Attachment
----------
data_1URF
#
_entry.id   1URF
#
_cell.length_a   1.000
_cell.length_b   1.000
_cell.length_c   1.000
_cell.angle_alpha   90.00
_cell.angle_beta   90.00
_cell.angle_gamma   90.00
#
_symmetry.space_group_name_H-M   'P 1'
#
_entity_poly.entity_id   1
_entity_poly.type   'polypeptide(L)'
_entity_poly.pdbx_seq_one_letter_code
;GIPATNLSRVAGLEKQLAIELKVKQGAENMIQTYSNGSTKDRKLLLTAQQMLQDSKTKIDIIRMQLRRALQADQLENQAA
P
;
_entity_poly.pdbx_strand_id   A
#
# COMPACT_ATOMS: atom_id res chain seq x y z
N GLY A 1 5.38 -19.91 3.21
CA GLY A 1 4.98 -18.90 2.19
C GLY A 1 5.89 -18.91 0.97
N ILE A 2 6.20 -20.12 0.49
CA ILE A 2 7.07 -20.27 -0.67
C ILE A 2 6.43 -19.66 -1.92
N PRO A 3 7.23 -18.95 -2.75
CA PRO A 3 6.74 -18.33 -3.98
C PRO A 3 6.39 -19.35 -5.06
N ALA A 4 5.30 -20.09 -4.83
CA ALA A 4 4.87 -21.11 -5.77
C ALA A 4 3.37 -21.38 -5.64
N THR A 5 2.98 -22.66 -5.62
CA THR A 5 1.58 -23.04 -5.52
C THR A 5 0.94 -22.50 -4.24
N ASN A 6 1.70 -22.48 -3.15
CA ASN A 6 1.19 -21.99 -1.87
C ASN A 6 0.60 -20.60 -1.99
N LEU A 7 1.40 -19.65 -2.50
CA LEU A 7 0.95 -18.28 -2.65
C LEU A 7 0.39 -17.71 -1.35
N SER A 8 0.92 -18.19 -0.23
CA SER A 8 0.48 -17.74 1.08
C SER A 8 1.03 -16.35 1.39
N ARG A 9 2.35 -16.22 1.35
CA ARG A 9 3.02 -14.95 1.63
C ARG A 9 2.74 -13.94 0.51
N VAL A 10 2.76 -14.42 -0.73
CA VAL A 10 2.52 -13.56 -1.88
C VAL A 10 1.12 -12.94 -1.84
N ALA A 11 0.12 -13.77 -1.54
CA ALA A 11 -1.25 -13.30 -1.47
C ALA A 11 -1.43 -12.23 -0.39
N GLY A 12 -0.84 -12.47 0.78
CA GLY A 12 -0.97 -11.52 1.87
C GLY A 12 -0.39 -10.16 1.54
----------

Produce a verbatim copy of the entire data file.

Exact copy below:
data_1URF
#
_entry.id   1URF
#
_cell.length_a   1.000
_cell.length_b   1.000
_cell.length_c   1.000
_cell.angle_alpha   90.00
_cell.angle_beta   90.00
_cell.angle_gamma   90.00
#
_symmetry.space_group_name_H-M   'P 1'
#
_entity_poly.entity_id   1
_entity_poly.type   'polypeptide(L)'
_entity_poly.pdbx_seq_one_letter_code
;GIPATNLSRVAGLEKQLAIELKVKQGAENMIQTYSNGSTKDRKLLLTAQQMLQDSKTKIDIIRMQLRRALQADQLENQAA
P
;
_entity_poly.pdbx_strand_id   A
#
# COMPACT_ATOMS: atom_id res chain seq x y z
N GLY A 1 5.38 -19.91 3.21
CA GLY A 1 4.98 -18.90 2.19
C GLY A 1 5.89 -18.91 0.97
N ILE A 2 6.20 -20.12 0.49
CA ILE A 2 7.07 -20.27 -0.67
C ILE A 2 6.43 -19.66 -1.92
N PRO A 3 7.23 -18.95 -2.75
CA PRO A 3 6.74 -18.33 -3.98
C PRO A 3 6.39 -19.35 -5.06
N ALA A 4 5.30 -20.09 -4.83
CA ALA A 4 4.87 -21.11 -5.77
C ALA A 4 3.37 -21.38 -5.64
N THR A 5 2.98 -22.66 -5.62
CA THR A 5 1.58 -23.04 -5.52
C THR A 5 0.94 -22.50 -4.24
N ASN A 6 1.70 -22.48 -3.15
CA ASN A 6 1.19 -21.99 -1.87
C ASN A 6 0.60 -20.60 -1.99
N LEU A 7 1.40 -19.65 -2.50
CA LEU A 7 0.95 -18.28 -2.65
C LEU A 7 0.39 -17.71 -1.35
N SER A 8 0.92 -18.19 -0.23
CA SER A 8 0.48 -17.74 1.08
C SER A 8 1.03 -16.35 1.39
N ARG A 9 2.35 -16.22 1.35
CA ARG A 9 3.02 -14.95 1.63
C ARG A 9 2.74 -13.94 0.51
N VAL A 10 2.76 -14.42 -0.73
CA VAL A 10 2.52 -13.56 -1.88
C VAL A 10 1.12 -12.94 -1.84
N ALA A 11 0.12 -13.77 -1.54
CA ALA A 11 -1.25 -13.30 -1.47
C ALA A 11 -1.43 -12.23 -0.39
N GLY A 12 -0.84 -12.47 0.78
CA GLY A 12 -0.97 -11.52 1.87
C GLY A 12 -0.39 -10.16 1.54